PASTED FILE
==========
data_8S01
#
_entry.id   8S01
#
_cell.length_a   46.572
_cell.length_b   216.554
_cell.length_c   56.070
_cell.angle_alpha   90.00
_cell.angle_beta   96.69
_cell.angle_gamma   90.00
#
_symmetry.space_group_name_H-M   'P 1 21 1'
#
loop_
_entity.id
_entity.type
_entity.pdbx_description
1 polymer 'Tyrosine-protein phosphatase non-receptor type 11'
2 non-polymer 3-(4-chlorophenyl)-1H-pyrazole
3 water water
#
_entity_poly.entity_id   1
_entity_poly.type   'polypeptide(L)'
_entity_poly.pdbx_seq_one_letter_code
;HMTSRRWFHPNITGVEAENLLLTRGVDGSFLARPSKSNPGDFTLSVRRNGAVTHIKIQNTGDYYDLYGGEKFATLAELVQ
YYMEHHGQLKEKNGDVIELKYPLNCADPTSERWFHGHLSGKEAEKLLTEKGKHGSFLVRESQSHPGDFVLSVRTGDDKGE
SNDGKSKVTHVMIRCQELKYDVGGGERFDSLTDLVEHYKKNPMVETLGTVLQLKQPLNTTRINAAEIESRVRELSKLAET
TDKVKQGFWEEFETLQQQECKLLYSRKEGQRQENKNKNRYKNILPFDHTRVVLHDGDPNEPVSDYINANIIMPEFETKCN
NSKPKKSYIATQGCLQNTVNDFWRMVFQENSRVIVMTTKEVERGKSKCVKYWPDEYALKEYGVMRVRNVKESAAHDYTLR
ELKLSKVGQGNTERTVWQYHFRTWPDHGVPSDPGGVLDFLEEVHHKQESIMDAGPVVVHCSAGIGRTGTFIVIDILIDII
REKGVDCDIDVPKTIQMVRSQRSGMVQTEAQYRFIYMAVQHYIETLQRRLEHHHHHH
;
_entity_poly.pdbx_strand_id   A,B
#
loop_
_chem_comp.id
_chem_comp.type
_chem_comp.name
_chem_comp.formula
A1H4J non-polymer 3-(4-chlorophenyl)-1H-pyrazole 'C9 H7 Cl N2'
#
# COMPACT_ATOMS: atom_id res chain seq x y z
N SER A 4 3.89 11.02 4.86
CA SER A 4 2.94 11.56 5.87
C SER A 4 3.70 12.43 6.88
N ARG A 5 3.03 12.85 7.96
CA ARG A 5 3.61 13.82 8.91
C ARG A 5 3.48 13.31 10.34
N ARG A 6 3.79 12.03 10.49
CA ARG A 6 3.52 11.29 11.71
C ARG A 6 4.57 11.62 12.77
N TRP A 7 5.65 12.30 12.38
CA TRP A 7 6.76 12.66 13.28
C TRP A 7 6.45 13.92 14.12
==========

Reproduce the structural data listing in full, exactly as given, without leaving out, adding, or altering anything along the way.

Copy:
data_8S01
#
_entry.id   8S01
#
_cell.length_a   46.572
_cell.length_b   216.554
_cell.length_c   56.070
_cell.angle_alpha   90.00
_cell.angle_beta   96.69
_cell.angle_gamma   90.00
#
_symmetry.space_group_name_H-M   'P 1 21 1'
#
loop_
_entity.id
_entity.type
_entity.pdbx_description
1 polymer 'Tyrosine-protein phosphatase non-receptor type 11'
2 non-polymer 3-(4-chlorophenyl)-1H-pyrazole
3 water water
#
_entity_poly.entity_id   1
_entity_poly.type   'polypeptide(L)'
_entity_poly.pdbx_seq_one_letter_code
;HMTSRRWFHPNITGVEAENLLLTRGVDGSFLARPSKSNPGDFTLSVRRNGAVTHIKIQNTGDYYDLYGGEKFATLAELVQ
YYMEHHGQLKEKNGDVIELKYPLNCADPTSERWFHGHLSGKEAEKLLTEKGKHGSFLVRESQSHPGDFVLSVRTGDDKGE
SNDGKSKVTHVMIRCQELKYDVGGGERFDSLTDLVEHYKKNPMVETLGTVLQLKQPLNTTRINAAEIESRVRELSKLAET
TDKVKQGFWEEFETLQQQECKLLYSRKEGQRQENKNKNRYKNILPFDHTRVVLHDGDPNEPVSDYINANIIMPEFETKCN
NSKPKKSYIATQGCLQNTVNDFWRMVFQENSRVIVMTTKEVERGKSKCVKYWPDEYALKEYGVMRVRNVKESAAHDYTLR
ELKLSKVGQGNTERTVWQYHFRTWPDHGVPSDPGGVLDFLEEVHHKQESIMDAGPVVVHCSAGIGRTGTFIVIDILIDII
REKGVDCDIDVPKTIQMVRSQRSGMVQTEAQYRFIYMAVQHYIETLQRRLEHHHHHH
;
_entity_poly.pdbx_strand_id   A,B
#
loop_
_chem_comp.id
_chem_comp.type
_chem_comp.name
_chem_comp.formula
A1H4J non-polymer 3-(4-chlorophenyl)-1H-pyrazole 'C9 H7 Cl N2'
#
# COMPACT_ATOMS: atom_id res chain seq x y z
N SER A 4 3.89 11.02 4.86
CA SER A 4 2.94 11.56 5.87
C SER A 4 3.70 12.43 6.88
N ARG A 5 3.03 12.85 7.96
CA ARG A 5 3.61 13.82 8.91
C ARG A 5 3.48 13.31 10.34
N ARG A 6 3.79 12.03 10.49
CA ARG A 6 3.52 11.29 11.71
C ARG A 6 4.57 11.62 12.77
N TRP A 7 5.65 12.30 12.38
CA TRP A 7 6.76 12.66 13.28
C TRP A 7 6.45 13.92 14.12